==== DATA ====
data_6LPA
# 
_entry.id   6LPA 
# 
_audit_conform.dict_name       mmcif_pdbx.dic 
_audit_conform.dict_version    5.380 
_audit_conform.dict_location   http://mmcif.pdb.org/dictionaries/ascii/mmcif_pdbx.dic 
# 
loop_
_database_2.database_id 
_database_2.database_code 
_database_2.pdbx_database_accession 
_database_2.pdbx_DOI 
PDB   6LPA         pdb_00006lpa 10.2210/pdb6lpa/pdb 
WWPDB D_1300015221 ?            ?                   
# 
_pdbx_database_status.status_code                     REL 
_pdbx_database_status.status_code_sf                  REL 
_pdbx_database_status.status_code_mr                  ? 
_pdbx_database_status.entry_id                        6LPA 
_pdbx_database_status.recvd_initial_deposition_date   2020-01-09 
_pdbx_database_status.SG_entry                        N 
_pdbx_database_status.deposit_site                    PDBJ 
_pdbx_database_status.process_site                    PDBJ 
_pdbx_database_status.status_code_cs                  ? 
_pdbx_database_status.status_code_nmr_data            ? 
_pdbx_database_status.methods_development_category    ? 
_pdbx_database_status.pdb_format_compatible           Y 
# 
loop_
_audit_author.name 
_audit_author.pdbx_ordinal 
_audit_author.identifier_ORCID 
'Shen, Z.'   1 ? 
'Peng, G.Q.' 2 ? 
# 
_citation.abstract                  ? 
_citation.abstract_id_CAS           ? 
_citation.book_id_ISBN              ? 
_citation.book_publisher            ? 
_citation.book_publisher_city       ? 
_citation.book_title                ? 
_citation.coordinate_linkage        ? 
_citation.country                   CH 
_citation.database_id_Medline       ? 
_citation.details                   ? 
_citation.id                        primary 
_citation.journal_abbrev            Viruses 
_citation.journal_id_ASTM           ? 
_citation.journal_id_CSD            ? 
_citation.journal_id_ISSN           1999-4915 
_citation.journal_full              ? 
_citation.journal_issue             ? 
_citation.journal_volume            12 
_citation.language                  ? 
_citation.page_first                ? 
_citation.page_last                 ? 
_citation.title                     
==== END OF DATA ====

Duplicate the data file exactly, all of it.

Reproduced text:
data_6LPA
# 
_entry.id   6LPA 
# 
_audit_conform.dict_name       mmcif_pdbx.dic 
_audit_conform.dict_version    5.380 
_audit_conform.dict_location   http://mmcif.pdb.org/dictionaries/ascii/mmcif_pdbx.dic 
# 
loop_
_database_2.database_id 
_database_2.database_code 
_database_2.pdbx_database_accession 
_database_2.pdbx_DOI 
PDB   6LPA         pdb_00006lpa 10.2210/pdb6lpa/pdb 
WWPDB D_1300015221 ?            ?                   
# 
_pdbx_database_status.status_code                     REL 
_pdbx_database_status.status_code_sf                  REL 
_pdbx_database_status.status_code_mr                  ? 
_pdbx_database_status.entry_id                        6LPA 
_pdbx_database_status.recvd_initial_deposition_date   2020-01-09 
_pdbx_database_status.SG_entry                        N 
_pdbx_database_status.deposit_site                    PDBJ 
_pdbx_database_status.process_site                    PDBJ 
_pdbx_database_status.status_code_cs                  ? 
_pdbx_database_status.status_code_nmr_data            ? 
_pdbx_database_status.methods_development_category    ? 
_pdbx_database_status.pdb_format_compatible           Y 
# 
loop_
_audit_author.name 
_audit_author.pdbx_ordinal 
_audit_author.identifier_ORCID 
'Shen, Z.'   1 ? 
'Peng, G.Q.' 2 ? 
# 
_citation.abstract                  ? 
_citation.abstract_id_CAS           ? 
_citation.book_id_ISBN              ? 
_citation.book_publisher            ? 
_citation.book_publisher_city       ? 
_citation.book_title                ? 
_citation.coordinate_linkage        ? 
_citation.country                   CH 
_citation.database_id_Medline       ? 
_citation.details                   ? 
_citation.id                        primary 
_citation.journal_abbrev            Viruses 
_citation.journal_id_ASTM           ? 
_citation.journal_id_CSD            ? 
_citation.journal_id_ISSN           1999-4915 
_citation.journal_full              ? 
_citation.journal_issue             ? 
_citation.journal_volume            12 
_citation.language                  ? 
_citation.page_first                ? 
_citation.page_last                 ? 
_citation.title                     